How to Grill a Perfect Tomahawk Steak
- Remove steak from fridge and dry brine. Remove the steak from the refrigerator approximately 2 hours before cooking. Set the steak on a flat cooling rack above a rimmed baking sheet. Season the steak liberally on all sides with the salt. Let the steak rest in the salt for 2 hours. The salt will initially draw moisture out of the steak before reabsorbing into the steak to season from the inside out.
- Preheat. Preheat your grill for two-zone cooking. You want half of your grill to be running on high, direct heat (either with your burners set to high or your charcoal banked to one side). The other half of your grill should have no heat. The overall ambient temperature of your grill should be around 275 degrees F. Read my post about two-zone grilling if this is your first time.
- Low temperature grill. Place the tomahawk steak on the indirect, low heat side of your grill grates and close the lid. Cook until the internal temperature reaches 120 degrees F for medium rare. This will take approximately 45 minutes-1 hour depending on the thickness of your steak and the temperature of your grill. You will want to flip your steak once during cooking, around the 20 minute mark. Use an internal thermometer to check the temperature periodically as the steak cooks.
- High temperature sear. Move the tomahawk steak to the high, direct heat side of your grill and sear, leaving the lid open, for 3-4 minutes per side. Position the bone of the steak away from the direct heat to prevent it from scorching and turning black. Pull your steak off of the grill at 125 degrees F for rare, 135 degrees F for medium rare, 145 degrees F for medium, 155 degrees for medium well, or 160 for well done.
- Rest with butter and enjoy. Transfer the steak to your cutting board, top with the pads of salted butter, and crack fresh black pepper across the top. Let the steaks rest for 10-15 minutes before slicing. If you try to slice it too early, you run the risk of ruining an otherwise gorgeous presentation. Let it rest and then enjoy it.
More Amazing Steaks and Seasonings
Here are a few more of my favorite ways to prepare ribeye steaks, and some incredible seasonings to help you knock them out every time:
- Grilled Rib Eye Steak with Roasted Garlic Resting Butter
- Reverse Seared Tomahawk Steak
- Rib Eye Steaks with Balsamic Red Wine Glaze
- Coffee Rub
- Homemade Steak Rub
- The BEST steak seasoning
Grilled Tomahawk Steak Recipe
I’ve got courses on preparing steaks and buying the right meats over at The Grill Squad to help you better become a backyard BBQ hero. I’ve also got hundreds more recipes to help you feed the people you love in the Hey Grill Hey app.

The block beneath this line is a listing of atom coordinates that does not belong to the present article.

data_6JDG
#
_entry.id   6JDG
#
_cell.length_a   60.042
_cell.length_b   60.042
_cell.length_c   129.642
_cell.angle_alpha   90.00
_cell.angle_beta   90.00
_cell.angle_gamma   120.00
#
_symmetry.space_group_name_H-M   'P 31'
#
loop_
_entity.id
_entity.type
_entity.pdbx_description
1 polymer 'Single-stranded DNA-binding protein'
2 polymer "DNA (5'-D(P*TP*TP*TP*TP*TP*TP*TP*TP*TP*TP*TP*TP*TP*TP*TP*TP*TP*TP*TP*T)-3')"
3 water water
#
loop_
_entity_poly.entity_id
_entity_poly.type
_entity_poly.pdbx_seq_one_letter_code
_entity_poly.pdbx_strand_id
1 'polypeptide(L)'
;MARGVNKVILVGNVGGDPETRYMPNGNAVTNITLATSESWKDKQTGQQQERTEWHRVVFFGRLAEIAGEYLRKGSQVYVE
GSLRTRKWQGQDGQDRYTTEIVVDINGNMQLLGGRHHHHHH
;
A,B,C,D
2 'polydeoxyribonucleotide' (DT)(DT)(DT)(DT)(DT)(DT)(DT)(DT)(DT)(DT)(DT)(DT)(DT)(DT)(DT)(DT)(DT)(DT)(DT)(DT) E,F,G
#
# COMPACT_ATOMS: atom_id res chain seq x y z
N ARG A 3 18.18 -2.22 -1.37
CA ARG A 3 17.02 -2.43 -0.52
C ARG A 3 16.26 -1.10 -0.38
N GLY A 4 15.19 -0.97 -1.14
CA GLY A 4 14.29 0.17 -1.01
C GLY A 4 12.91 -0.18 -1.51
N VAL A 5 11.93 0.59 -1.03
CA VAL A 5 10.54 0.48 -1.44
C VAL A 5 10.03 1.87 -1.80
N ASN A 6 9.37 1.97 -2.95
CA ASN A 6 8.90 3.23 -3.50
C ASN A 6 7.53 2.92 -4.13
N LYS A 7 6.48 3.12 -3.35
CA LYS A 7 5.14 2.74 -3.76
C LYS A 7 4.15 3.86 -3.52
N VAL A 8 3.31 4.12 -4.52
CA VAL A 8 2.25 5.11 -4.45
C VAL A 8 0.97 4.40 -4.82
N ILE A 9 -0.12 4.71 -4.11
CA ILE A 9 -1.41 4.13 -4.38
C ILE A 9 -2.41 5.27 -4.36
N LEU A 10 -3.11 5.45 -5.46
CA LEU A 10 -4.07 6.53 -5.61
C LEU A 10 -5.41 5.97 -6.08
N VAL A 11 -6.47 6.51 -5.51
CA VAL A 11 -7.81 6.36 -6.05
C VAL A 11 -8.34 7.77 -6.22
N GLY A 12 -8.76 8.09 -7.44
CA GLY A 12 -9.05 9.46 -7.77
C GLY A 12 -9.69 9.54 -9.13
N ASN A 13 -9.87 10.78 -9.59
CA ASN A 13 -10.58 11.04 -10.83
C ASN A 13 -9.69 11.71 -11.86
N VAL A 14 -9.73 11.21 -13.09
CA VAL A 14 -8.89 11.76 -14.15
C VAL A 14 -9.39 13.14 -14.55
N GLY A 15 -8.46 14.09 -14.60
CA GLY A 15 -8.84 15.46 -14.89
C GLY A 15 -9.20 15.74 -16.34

Grilled Tomahawk Steak
- 1-3 pound tomahawk steak
- 2 Tablespoons Kosher salt
- 2 Tablespoons salted butter (cut into pads)
- 2 teaspoons black pepper (fresh cracked)
- Remove steak from fridge and dry brine. Remove the steak from the refrigerator and place on a flat cooling rack above a rimmed baking sheet. Season the steak liberally on all sides with the salt and let rest for 2 hours.1-3 pound tomahawk steak, 2 Tablespoons Kosher salt
- Preheat. Preheat your grill for two-zone cooking. You want half of your grill to be running on high, direct heat, and the other half no heat. The overall temperature of your grill should be around 275 degrees F.
- Low temperature grill. Place the tomahawk steak on the indirect, low heat side and close the lid. Cook until the internal temperature reaches 120 degrees F for medium rare (45 minutes to 1 hour). Flip your steak once 20-25 minutes in.
- High temperature sear. Move the tomahawk steak to the high, direct heat side of your grill and sear, leaving the lid open, for 3-4 minutes per side. Position the bone of the steak away from the direct heat to prevent it from scorching and turning black. Pull your steak once it reaches internal temperature for desired doneness.
- Rest with butter. Transfer the steak to your cutting board, top with the pads of salted butter, and crack fresh black pepper across the top. Let the steaks rest for 10-15 minutes before slicing and eating.2 Tablespoons salted butter, 2 teaspoons black pepper